Wish you were here

GPS based applications for smartphones are nothing new. These days things have come a long way since Foursquare, what with Facebook Places and now Google Latitude both on the map. But are they really a good idea?
Put simply, a concept that began as an idea to offer discounts and rewards for ‘checking in’ (and promoting) somewhere, has grown into a service that looks to bring friends together, even in unlikely places. By sharing locations you can find out who you know close by, and meet up. But there’s always an issue, and when you’re making people’s compass point public, the problems are tenfold.
Privacy concerns and Facebook go together like scandal and the tabloids. Though it’s not so much of a happy marriage, the pair have been impossible to separate since the public realised users could abuse the information stored on the social network. And as for Google, daddies of the internet, multiple controversies surrounding the Earth programme, not to mention the public’s concerns over content control, put the brand in a similar light.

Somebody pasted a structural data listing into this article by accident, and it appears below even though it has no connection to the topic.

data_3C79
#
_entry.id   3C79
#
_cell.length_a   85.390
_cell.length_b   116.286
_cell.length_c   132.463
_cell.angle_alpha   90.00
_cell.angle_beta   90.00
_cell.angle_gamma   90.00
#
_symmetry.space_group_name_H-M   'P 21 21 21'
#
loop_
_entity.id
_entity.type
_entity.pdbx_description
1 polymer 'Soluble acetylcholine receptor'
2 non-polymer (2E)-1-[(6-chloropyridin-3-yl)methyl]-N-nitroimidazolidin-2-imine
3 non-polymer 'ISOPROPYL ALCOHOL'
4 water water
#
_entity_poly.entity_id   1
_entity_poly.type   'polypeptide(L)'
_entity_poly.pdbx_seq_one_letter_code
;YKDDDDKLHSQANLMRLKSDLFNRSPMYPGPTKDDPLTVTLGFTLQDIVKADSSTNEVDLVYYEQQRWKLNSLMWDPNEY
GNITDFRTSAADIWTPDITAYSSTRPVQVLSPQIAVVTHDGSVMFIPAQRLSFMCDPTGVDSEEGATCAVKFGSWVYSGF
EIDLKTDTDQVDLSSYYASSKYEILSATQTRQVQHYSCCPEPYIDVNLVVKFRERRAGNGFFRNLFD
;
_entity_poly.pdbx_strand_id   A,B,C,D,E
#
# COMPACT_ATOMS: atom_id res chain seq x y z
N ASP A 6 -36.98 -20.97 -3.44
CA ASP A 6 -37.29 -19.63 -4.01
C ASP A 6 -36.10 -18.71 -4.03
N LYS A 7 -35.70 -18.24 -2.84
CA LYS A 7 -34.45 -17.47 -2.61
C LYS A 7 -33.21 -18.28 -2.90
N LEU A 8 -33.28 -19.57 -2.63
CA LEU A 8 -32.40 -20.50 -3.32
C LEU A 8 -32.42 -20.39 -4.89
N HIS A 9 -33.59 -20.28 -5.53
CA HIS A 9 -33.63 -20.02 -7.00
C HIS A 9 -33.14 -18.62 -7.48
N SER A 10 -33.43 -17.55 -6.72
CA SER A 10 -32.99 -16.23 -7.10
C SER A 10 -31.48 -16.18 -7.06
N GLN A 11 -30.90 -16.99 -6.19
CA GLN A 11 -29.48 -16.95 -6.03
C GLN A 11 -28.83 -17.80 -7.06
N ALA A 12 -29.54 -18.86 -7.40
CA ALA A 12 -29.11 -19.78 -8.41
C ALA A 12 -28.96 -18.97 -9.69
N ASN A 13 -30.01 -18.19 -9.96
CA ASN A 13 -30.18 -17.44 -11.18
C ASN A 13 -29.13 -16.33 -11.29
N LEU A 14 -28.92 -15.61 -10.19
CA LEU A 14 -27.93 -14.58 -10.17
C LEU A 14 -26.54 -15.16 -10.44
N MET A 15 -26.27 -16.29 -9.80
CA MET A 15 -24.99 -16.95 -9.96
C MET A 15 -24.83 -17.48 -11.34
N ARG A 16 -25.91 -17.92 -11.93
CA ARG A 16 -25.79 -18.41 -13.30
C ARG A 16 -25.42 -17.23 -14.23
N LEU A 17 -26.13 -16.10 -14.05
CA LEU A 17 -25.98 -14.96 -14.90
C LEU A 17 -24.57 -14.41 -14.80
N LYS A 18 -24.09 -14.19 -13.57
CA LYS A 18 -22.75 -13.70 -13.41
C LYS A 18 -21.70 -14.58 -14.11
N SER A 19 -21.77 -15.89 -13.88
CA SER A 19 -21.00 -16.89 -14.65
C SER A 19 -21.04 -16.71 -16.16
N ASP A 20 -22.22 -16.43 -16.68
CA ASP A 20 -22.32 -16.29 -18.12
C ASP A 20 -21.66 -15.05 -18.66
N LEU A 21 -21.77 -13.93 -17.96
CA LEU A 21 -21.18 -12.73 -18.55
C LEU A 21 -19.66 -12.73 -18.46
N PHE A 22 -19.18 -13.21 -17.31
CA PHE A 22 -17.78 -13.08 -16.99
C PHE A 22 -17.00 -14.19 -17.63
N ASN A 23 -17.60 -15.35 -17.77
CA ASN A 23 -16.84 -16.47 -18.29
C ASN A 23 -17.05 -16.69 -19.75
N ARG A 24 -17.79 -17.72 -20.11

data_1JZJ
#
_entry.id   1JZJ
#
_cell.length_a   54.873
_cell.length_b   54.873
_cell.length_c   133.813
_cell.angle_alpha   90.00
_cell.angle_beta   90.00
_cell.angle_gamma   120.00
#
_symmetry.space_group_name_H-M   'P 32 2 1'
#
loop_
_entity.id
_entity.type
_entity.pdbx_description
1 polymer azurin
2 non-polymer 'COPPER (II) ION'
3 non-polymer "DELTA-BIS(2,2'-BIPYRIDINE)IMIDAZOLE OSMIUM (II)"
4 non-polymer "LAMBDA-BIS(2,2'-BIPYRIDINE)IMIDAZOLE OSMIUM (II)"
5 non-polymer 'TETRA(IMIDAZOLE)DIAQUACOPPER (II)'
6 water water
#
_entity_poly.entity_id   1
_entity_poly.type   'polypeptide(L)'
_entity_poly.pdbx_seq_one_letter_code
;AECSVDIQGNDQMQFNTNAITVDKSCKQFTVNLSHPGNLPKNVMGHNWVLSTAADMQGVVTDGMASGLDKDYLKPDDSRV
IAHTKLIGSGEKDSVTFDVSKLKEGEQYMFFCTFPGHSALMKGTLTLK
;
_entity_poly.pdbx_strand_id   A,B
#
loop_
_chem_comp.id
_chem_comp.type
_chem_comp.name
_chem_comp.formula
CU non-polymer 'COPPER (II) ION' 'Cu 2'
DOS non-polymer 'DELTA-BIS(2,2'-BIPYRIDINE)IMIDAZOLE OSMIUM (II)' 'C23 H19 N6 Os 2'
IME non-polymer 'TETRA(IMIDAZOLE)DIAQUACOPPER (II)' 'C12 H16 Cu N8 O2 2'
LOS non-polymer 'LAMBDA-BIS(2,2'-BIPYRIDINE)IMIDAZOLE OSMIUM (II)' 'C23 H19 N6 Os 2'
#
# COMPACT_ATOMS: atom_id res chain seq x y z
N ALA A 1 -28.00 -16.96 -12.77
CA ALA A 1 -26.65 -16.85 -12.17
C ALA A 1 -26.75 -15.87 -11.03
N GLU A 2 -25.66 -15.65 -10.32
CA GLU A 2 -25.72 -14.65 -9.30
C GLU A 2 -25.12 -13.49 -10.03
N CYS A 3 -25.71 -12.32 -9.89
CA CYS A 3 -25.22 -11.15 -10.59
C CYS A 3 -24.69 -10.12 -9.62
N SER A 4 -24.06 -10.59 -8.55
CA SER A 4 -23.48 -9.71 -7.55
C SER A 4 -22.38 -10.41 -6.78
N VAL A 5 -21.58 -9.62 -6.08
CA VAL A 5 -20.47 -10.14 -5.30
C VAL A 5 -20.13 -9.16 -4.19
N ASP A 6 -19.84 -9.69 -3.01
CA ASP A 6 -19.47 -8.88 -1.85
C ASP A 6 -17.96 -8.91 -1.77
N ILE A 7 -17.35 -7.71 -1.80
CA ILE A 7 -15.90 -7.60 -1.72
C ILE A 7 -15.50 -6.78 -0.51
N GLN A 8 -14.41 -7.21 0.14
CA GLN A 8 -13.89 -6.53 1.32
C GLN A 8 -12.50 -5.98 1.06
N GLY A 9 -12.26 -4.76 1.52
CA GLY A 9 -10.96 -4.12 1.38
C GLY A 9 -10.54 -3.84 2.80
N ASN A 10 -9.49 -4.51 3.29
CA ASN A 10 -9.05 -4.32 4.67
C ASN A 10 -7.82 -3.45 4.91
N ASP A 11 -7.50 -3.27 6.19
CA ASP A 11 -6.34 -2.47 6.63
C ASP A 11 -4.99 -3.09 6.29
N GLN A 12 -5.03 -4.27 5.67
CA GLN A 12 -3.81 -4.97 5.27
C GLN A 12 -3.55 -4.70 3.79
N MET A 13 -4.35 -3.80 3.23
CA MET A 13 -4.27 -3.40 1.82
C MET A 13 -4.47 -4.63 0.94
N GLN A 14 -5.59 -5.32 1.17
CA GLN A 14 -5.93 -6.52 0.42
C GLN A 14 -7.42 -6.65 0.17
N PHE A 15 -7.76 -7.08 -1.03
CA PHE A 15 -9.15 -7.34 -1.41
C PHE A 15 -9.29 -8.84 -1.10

What this shows is that both organisations have previously acted before fully considering the consequences. It’s not that they set out to betray confidences, but in the end that’s what the victims must surely feel like. And now it’s not just phone numbers, or faces being captured and included in online maps. This time it’s the exact location someone is in, their regular movements and favourite haunts. In short, you could potentially map out a person’s habitual behaviour.
It’s a scary thought to say the least. Still though, we’ve made it this far in an age of information overload and data security scares. And, obviously, we’re pretty partial to a tweet or two, meaning any developments on the social media side of things are fascinating to us (and we’re usually first in line). So our jury’s out on this one, but we’d love to know where yours is right now.